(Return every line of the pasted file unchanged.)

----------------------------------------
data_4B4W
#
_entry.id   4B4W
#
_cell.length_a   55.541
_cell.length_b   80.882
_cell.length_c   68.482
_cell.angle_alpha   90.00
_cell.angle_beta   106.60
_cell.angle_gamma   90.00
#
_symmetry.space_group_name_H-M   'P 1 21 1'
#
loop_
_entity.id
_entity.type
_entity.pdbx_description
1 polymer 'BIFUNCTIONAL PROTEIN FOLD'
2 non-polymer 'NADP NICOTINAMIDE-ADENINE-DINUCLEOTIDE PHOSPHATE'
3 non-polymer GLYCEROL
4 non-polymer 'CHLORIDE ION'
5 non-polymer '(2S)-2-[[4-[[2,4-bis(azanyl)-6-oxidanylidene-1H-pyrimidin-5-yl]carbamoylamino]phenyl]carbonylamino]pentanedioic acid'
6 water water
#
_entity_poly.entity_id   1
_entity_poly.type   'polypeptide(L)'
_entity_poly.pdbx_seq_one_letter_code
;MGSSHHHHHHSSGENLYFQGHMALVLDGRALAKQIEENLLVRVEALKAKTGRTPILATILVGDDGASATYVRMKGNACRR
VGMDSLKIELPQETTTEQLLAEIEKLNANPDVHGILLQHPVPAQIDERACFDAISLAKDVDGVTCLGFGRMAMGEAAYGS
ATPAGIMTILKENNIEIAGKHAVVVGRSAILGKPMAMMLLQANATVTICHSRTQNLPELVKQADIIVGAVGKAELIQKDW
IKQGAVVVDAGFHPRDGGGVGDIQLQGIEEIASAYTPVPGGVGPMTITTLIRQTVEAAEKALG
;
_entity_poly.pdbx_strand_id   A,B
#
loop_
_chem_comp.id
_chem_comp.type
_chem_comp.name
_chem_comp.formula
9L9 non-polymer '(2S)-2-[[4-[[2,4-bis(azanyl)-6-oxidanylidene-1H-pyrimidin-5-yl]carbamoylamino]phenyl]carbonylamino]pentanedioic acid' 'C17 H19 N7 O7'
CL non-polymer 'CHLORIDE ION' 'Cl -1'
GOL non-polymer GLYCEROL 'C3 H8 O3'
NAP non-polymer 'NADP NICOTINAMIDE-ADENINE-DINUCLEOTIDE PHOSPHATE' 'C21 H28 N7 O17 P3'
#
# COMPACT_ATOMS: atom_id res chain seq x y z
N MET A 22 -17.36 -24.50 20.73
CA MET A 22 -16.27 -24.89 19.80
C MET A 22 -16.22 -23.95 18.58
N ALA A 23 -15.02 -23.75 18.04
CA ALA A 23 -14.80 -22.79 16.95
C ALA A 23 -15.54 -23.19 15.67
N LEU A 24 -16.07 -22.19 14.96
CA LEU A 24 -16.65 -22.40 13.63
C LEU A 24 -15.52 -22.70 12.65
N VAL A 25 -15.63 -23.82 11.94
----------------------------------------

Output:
data_4B4W
#
_entry.id   4B4W
#
_cell.length_a   55.541
_cell.length_b   80.882
_cell.length_c   68.482
_cell.angle_alpha   90.00
_cell.angle_beta   106.60
_cell.angle_gamma   90.00
#
_symmetry.space_group_name_H-M   'P 1 21 1'
#
loop_
_entity.id
_entity.type
_entity.pdbx_description
1 polymer 'BIFUNCTIONAL PROTEIN FOLD'
2 non-polymer 'NADP NICOTINAMIDE-ADENINE-DINUCLEOTIDE PHOSPHATE'
3 non-polymer GLYCEROL
4 non-polymer 'CHLORIDE ION'
5 non-polymer '(2S)-2-[[4-[[2,4-bis(azanyl)-6-oxidanylidene-1H-pyrimidin-5-yl]carbamoylamino]phenyl]carbonylamino]pentanedioic acid'
6 water water
#
_entity_poly.entity_id   1
_entity_poly.type   'polypeptide(L)'
_entity_poly.pdbx_seq_one_letter_code
;MGSSHHHHHHSSGENLYFQGHMALVLDGRALAKQIEENLLVRVEALKAKTGRTPILATILVGDDGASATYVRMKGNACRR
VGMDSLKIELPQETTTEQLLAEIEKLNANPDVHGILLQHPVPAQIDERACFDAISLAKDVDGVTCLGFGRMAMGEAAYGS
ATPAGIMTILKENNIEIAGKHAVVVGRSAILGKPMAMMLLQANATVTICHSRTQNLPELVKQADIIVGAVGKAELIQKDW
IKQGAVVVDAGFHPRDGGGVGDIQLQGIEEIASAYTPVPGGVGPMTITTLIRQTVEAAEKALG
;
_entity_poly.pdbx_strand_id   A,B
#
loop_
_chem_comp.id
_chem_comp.type
_chem_comp.name
_chem_comp.formula
9L9 non-polymer '(2S)-2-[[4-[[2,4-bis(azanyl)-6-oxidanylidene-1H-pyrimidin-5-yl]carbamoylamino]phenyl]carbonylamino]pentanedioic acid' 'C17 H19 N7 O7'
CL non-polymer 'CHLORIDE ION' 'Cl -1'
GOL non-polymer GLYCEROL 'C3 H8 O3'
NAP non-polymer 'NADP NICOTINAMIDE-ADENINE-DINUCLEOTIDE PHOSPHATE' 'C21 H28 N7 O17 P3'
#
# COMPACT_ATOMS: atom_id res chain seq x y z
N MET A 22 -17.36 -24.50 20.73
CA MET A 22 -16.27 -24.89 19.80
C MET A 22 -16.22 -23.95 18.58
N ALA A 23 -15.02 -23.75 18.04
CA ALA A 23 -14.80 -22.79 16.95
C ALA A 23 -15.54 -23.19 15.67
N LEU A 24 -16.07 -22.19 14.96
CA LEU A 24 -16.65 -22.40 13.63
C LEU A 24 -15.52 -22.70 12.65
N VAL A 25 -15.63 -23.82 11.94